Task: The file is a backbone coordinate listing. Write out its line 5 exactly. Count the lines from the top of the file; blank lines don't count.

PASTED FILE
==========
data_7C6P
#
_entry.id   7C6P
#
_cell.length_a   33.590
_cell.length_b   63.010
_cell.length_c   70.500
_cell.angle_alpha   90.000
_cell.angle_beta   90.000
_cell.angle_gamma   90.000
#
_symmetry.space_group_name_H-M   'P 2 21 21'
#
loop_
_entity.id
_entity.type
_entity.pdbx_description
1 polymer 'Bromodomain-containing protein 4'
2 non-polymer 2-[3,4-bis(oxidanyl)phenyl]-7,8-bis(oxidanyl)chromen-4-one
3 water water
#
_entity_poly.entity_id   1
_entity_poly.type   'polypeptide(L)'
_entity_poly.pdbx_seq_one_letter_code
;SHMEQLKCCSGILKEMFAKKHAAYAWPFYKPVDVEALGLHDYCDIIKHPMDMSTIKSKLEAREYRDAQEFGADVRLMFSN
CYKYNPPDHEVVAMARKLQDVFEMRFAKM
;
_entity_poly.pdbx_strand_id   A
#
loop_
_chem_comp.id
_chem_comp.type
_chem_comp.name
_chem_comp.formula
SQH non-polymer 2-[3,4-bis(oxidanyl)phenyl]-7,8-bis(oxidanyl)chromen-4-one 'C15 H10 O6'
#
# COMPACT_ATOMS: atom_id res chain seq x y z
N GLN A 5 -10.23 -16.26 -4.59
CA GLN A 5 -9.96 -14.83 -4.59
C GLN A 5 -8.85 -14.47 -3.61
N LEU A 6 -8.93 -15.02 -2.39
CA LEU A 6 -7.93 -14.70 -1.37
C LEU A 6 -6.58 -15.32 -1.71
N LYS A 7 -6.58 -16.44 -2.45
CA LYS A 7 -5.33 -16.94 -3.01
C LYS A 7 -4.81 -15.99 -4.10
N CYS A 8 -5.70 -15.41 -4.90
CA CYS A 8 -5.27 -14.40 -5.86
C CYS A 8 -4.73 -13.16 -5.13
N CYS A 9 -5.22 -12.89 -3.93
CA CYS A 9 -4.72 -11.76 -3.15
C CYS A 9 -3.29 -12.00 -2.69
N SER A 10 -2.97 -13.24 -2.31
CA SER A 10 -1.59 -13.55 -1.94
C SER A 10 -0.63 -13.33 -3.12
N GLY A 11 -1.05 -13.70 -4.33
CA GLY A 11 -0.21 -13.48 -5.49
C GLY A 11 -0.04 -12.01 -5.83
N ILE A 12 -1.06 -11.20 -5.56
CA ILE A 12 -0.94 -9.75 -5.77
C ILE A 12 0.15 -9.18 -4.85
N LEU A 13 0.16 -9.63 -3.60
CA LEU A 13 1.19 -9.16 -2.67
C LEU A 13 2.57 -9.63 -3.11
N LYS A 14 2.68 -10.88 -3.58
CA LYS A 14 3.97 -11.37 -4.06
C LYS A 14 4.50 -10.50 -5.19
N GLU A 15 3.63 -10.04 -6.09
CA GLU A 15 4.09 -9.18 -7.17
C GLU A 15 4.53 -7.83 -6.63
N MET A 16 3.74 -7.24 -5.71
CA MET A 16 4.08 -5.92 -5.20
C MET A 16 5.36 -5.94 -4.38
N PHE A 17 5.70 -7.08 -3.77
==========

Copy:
_cell.length_a   33.590